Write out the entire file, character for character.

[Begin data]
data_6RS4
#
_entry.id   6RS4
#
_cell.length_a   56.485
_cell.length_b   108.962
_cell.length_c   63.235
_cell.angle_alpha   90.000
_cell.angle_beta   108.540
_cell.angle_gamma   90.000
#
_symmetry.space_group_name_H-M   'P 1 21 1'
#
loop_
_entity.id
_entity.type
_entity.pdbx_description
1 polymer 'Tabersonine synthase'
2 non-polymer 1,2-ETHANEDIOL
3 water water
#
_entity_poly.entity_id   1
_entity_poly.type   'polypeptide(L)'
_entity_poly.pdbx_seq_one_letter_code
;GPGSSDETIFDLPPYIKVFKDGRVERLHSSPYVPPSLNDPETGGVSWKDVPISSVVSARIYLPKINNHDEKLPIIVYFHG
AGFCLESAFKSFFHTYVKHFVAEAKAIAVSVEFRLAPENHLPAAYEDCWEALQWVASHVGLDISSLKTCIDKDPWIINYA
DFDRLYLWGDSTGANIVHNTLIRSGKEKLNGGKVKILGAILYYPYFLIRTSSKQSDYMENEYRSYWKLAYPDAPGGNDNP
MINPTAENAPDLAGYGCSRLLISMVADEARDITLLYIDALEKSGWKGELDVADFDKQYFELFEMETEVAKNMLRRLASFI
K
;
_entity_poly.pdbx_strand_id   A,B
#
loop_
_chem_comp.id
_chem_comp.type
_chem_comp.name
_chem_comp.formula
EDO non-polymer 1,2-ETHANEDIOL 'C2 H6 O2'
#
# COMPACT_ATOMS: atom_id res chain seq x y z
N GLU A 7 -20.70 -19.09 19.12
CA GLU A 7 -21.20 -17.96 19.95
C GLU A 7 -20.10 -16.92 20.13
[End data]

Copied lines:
data_6RS4
#
_entry.id   6RS4
#
_cell.length_a   56.485
_cell.length_b   108.962
_cell.length_c   63.235
_cell.angle_alpha   90.000
_cell.angle_beta   108.540
_cell.angle_gamma   90.000
#
_symmetry.space_group_name_H-M   'P 1 21 1'
#
loop_
_entity.id
_entity.type
_entity.pdbx_description
1 polymer 'Tabersonine synthase'
2 non-polymer 1,2-ETHANEDIOL
3 water water
#
_entity_poly.entity_id   1
_entity_poly.type   'polypeptide(L)'
_entity_poly.pdbx_seq_one_letter_code
;GPGSSDETIFDLPPYIKVFKDGRVERLHSSPYVPPSLNDPETGGVSWKDVPISSVVSARIYLPKINNHDEKLPIIVYFHG
AGFCLESAFKSFFHTYVKHFVAEAKAIAVSVEFRLAPENHLPAAYEDCWEALQWVASHVGLDISSLKTCIDKDPWIINYA
DFDRLYLWGDSTGANIVHNTLIRSGKEKLNGGKVKILGAILYYPYFLIRTSSKQSDYMENEYRSYWKLAYPDAPGGNDNP
MINPTAENAPDLAGYGCSRLLISMVADEARDITLLYIDALEKSGWKGELDVADFDKQYFELFEMETEVAKNMLRRLASFI
K
;
_entity_poly.pdbx_strand_id   A,B
#
loop_
_chem_comp.id
_chem_comp.type
_chem_comp.name
_chem_comp.formula
EDO non-polymer 1,2-ETHANEDIOL 'C2 H6 O2'
#
# COMPACT_ATOMS: atom_id res chain seq x y z
N GLU A 7 -20.70 -19.09 19.12
CA GLU A 7 -21.20 -17.96 19.95
C GLU A 7 -20.10 -16.92 20.13